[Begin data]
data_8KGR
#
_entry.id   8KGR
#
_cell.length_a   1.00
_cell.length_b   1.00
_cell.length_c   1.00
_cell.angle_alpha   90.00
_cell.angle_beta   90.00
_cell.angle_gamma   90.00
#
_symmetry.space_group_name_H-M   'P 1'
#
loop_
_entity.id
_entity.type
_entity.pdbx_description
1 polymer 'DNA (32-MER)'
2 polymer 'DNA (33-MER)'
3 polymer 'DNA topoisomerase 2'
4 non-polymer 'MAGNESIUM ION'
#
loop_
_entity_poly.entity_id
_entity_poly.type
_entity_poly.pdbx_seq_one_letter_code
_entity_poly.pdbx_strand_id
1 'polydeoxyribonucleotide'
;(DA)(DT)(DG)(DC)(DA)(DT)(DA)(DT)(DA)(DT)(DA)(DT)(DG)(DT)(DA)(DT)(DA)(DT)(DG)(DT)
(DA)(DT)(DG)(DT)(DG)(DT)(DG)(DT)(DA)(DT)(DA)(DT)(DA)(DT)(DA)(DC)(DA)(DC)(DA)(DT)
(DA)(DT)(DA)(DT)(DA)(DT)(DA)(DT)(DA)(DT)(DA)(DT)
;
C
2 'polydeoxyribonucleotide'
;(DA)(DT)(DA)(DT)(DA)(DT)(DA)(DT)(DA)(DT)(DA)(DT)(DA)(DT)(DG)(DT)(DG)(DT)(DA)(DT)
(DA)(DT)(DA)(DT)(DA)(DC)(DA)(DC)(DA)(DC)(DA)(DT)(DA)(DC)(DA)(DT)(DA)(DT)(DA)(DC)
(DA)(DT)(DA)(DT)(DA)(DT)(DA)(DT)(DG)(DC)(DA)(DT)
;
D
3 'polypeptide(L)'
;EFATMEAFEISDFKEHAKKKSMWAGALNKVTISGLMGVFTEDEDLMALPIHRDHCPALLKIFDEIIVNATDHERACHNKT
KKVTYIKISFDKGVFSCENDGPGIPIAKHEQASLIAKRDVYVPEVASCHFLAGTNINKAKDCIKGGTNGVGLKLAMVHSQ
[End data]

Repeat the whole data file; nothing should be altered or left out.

data_8KGR
#
_entry.id   8KGR
#
_cell.length_a   1.00
_cell.length_b   1.00
_cell.length_c   1.00
_cell.angle_alpha   90.00
_cell.angle_beta   90.00
_cell.angle_gamma   90.00
#
_symmetry.space_group_name_H-M   'P 1'
#
loop_
_entity.id
_entity.type
_entity.pdbx_description
1 polymer 'DNA (32-MER)'
2 polymer 'DNA (33-MER)'
3 polymer 'DNA topoisomerase 2'
4 non-polymer 'MAGNESIUM ION'
#
loop_
_entity_poly.entity_id
_entity_poly.type
_entity_poly.pdbx_seq_one_letter_code
_entity_poly.pdbx_strand_id
1 'polydeoxyribonucleotide'
;(DA)(DT)(DG)(DC)(DA)(DT)(DA)(DT)(DA)(DT)(DA)(DT)(DG)(DT)(DA)(DT)(DA)(DT)(DG)(DT)
(DA)(DT)(DG)(DT)(DG)(DT)(DG)(DT)(DA)(DT)(DA)(DT)(DA)(DT)(DA)(DC)(DA)(DC)(DA)(DT)
(DA)(DT)(DA)(DT)(DA)(DT)(DA)(DT)(DA)(DT)(DA)(DT)
;
C
2 'polydeoxyribonucleotide'
;(DA)(DT)(DA)(DT)(DA)(DT)(DA)(DT)(DA)(DT)(DA)(DT)(DA)(DT)(DG)(DT)(DG)(DT)(DA)(DT)
(DA)(DT)(DA)(DT)(DA)(DC)(DA)(DC)(DA)(DC)(DA)(DT)(DA)(DC)(DA)(DT)(DA)(DT)(DA)(DC)
(DA)(DT)(DA)(DT)(DA)(DT)(DA)(DT)(DG)(DC)(DA)(DT)
;
D
3 'polypeptide(L)'
;EFATMEAFEISDFKEHAKKKSMWAGALNKVTISGLMGVFTEDEDLMALPIHRDHCPALLKIFDEIIVNATDHERACHNKT
KKVTYIKISFDKGVFSCENDGPGIPIAKHEQASLIAKRDVYVPEVASCHFLAGTNINKAKDCIKGGTNGVGLKLAMVHSQ